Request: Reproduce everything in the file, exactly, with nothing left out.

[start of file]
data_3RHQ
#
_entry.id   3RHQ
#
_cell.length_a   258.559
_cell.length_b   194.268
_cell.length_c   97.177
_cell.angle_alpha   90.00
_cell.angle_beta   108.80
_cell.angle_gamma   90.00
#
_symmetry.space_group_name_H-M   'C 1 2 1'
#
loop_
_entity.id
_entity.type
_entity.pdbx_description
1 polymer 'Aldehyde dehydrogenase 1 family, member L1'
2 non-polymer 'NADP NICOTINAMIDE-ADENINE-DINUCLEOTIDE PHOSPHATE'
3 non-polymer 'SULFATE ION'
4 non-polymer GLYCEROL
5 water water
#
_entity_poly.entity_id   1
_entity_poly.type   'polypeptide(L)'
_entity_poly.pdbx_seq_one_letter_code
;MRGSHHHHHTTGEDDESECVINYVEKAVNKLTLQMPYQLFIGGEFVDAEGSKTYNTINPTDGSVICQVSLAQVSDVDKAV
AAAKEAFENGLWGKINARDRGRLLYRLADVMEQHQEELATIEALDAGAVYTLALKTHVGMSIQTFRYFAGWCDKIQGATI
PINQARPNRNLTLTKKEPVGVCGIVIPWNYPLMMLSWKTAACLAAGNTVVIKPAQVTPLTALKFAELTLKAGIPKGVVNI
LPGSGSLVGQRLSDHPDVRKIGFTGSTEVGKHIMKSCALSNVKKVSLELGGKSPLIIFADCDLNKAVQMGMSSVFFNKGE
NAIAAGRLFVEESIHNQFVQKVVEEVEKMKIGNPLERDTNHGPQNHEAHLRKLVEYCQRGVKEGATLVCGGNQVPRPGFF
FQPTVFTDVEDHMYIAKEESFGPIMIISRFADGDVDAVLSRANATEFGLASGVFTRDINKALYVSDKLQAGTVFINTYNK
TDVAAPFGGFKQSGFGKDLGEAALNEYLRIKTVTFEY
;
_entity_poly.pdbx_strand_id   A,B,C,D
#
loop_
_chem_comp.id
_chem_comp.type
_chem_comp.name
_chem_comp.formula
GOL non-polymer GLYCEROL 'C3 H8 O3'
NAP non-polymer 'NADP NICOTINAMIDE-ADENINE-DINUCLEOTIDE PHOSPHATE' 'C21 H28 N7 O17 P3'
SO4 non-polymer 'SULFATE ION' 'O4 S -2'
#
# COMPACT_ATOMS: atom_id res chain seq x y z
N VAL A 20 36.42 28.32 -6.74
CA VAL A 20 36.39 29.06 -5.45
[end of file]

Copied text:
data_3RHQ
#
_entry.id   3RHQ
#
_cell.length_a   258.559
_cell.length_b   194.268
_cell.length_c   97.177
_cell.angle_alpha   90.00
_cell.angle_beta   108.80
_cell.angle_gamma   90.00
#
_symmetry.space_group_name_H-M   'C 1 2 1'
#
loop_
_entity.id
_entity.type
_entity.pdbx_description
1 polymer 'Aldehyde dehydrogenase 1 family, member L1'
2 non-polymer 'NADP NICOTINAMIDE-ADENINE-DINUCLEOTIDE PHOSPHATE'
3 non-polymer 'SULFATE ION'
4 non-polymer GLYCEROL
5 water water
#
_entity_poly.entity_id   1
_entity_poly.type   'polypeptide(L)'
_entity_poly.pdbx_seq_one_letter_code
;MRGSHHHHHTTGEDDESECVINYVEKAVNKLTLQMPYQLFIGGEFVDAEGSKTYNTINPTDGSVICQVSLAQVSDVDKAV
AAAKEAFENGLWGKINARDRGRLLYRLADVMEQHQEELATIEALDAGAVYTLALKTHVGMSIQTFRYFAGWCDKIQGATI
PINQARPNRNLTLTKKEPVGVCGIVIPWNYPLMMLSWKTAACLAAGNTVVIKPAQVTPLTALKFAELTLKAGIPKGVVNI
LPGSGSLVGQRLSDHPDVRKIGFTGSTEVGKHIMKSCALSNVKKVSLELGGKSPLIIFADCDLNKAVQMGMSSVFFNKGE
NAIAAGRLFVEESIHNQFVQKVVEEVEKMKIGNPLERDTNHGPQNHEAHLRKLVEYCQRGVKEGATLVCGGNQVPRPGFF
FQPTVFTDVEDHMYIAKEESFGPIMIISRFADGDVDAVLSRANATEFGLASGVFTRDINKALYVSDKLQAGTVFINTYNK
TDVAAPFGGFKQSGFGKDLGEAALNEYLRIKTVTFEY
;
_entity_poly.pdbx_strand_id   A,B,C,D
#
loop_
_chem_comp.id
_chem_comp.type
_chem_comp.name
_chem_comp.formula
GOL non-polymer GLYCEROL 'C3 H8 O3'
NAP non-polymer 'NADP NICOTINAMIDE-ADENINE-DINUCLEOTIDE PHOSPHATE' 'C21 H28 N7 O17 P3'
SO4 non-polymer 'SULFATE ION' 'O4 S -2'
#
# COMPACT_ATOMS: atom_id res chain seq x y z
N VAL A 20 36.42 28.32 -6.74
CA VAL A 20 36.39 29.06 -5.45